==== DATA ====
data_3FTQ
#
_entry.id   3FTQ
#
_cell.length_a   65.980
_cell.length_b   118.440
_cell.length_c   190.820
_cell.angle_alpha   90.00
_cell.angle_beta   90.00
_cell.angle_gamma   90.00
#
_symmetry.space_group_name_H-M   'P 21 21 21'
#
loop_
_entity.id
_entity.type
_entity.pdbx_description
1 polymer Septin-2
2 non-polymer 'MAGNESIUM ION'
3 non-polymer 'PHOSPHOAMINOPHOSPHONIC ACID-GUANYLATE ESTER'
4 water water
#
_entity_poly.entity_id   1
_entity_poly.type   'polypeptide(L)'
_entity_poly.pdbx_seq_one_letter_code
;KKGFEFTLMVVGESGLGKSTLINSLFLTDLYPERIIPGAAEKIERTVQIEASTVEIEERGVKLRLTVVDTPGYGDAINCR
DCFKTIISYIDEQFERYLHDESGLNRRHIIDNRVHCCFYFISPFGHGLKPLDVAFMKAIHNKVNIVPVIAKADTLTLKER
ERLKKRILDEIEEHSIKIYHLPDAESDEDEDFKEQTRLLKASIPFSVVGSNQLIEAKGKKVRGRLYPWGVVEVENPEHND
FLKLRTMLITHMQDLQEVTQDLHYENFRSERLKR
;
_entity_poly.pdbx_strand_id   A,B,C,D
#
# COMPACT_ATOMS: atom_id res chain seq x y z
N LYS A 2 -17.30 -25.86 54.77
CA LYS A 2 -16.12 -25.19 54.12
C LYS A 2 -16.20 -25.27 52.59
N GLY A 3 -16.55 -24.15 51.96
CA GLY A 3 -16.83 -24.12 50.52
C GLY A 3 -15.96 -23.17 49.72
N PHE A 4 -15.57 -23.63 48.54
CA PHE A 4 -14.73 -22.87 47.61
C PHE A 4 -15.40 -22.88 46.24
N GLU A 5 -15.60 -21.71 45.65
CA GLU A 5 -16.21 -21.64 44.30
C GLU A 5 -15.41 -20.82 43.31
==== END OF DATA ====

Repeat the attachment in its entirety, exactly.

data_3FTQ
#
_entry.id   3FTQ
#
_cell.length_a   65.980
_cell.length_b   118.440
_cell.length_c   190.820
_cell.angle_alpha   90.00
_cell.angle_beta   90.00
_cell.angle_gamma   90.00
#
_symmetry.space_group_name_H-M   'P 21 21 21'
#
loop_
_entity.id
_entity.type
_entity.pdbx_description
1 polymer Septin-2
2 non-polymer 'MAGNESIUM ION'
3 non-polymer 'PHOSPHOAMINOPHOSPHONIC ACID-GUANYLATE ESTER'
4 water water
#
_entity_poly.entity_id   1
_entity_poly.type   'polypeptide(L)'
_entity_poly.pdbx_seq_one_letter_code
;KKGFEFTLMVVGESGLGKSTLINSLFLTDLYPERIIPGAAEKIERTVQIEASTVEIEERGVKLRLTVVDTPGYGDAINCR
DCFKTIISYIDEQFERYLHDESGLNRRHIIDNRVHCCFYFISPFGHGLKPLDVAFMKAIHNKVNIVPVIAKADTLTLKER
ERLKKRILDEIEEHSIKIYHLPDAESDEDEDFKEQTRLLKASIPFSVVGSNQLIEAKGKKVRGRLYPWGVVEVENPEHND
FLKLRTMLITHMQDLQEVTQDLHYENFRSERLKR
;
_entity_poly.pdbx_strand_id   A,B,C,D
#
# COMPACT_ATOMS: atom_id res chain seq x y z
N LYS A 2 -17.30 -25.86 54.77
CA LYS A 2 -16.12 -25.19 54.12
C LYS A 2 -16.20 -25.27 52.59
N GLY A 3 -16.55 -24.15 51.96
CA GLY A 3 -16.83 -24.12 50.52
C GLY A 3 -15.96 -23.17 49.72
N PHE A 4 -15.57 -23.63 48.54
CA PHE A 4 -14.73 -22.87 47.61
C PHE A 4 -15.40 -22.88 46.24
N GLU A 5 -15.60 -21.71 45.65
CA GLU A 5 -16.21 -21.64 44.30
C GLU A 5 -15.41 -20.82 43.31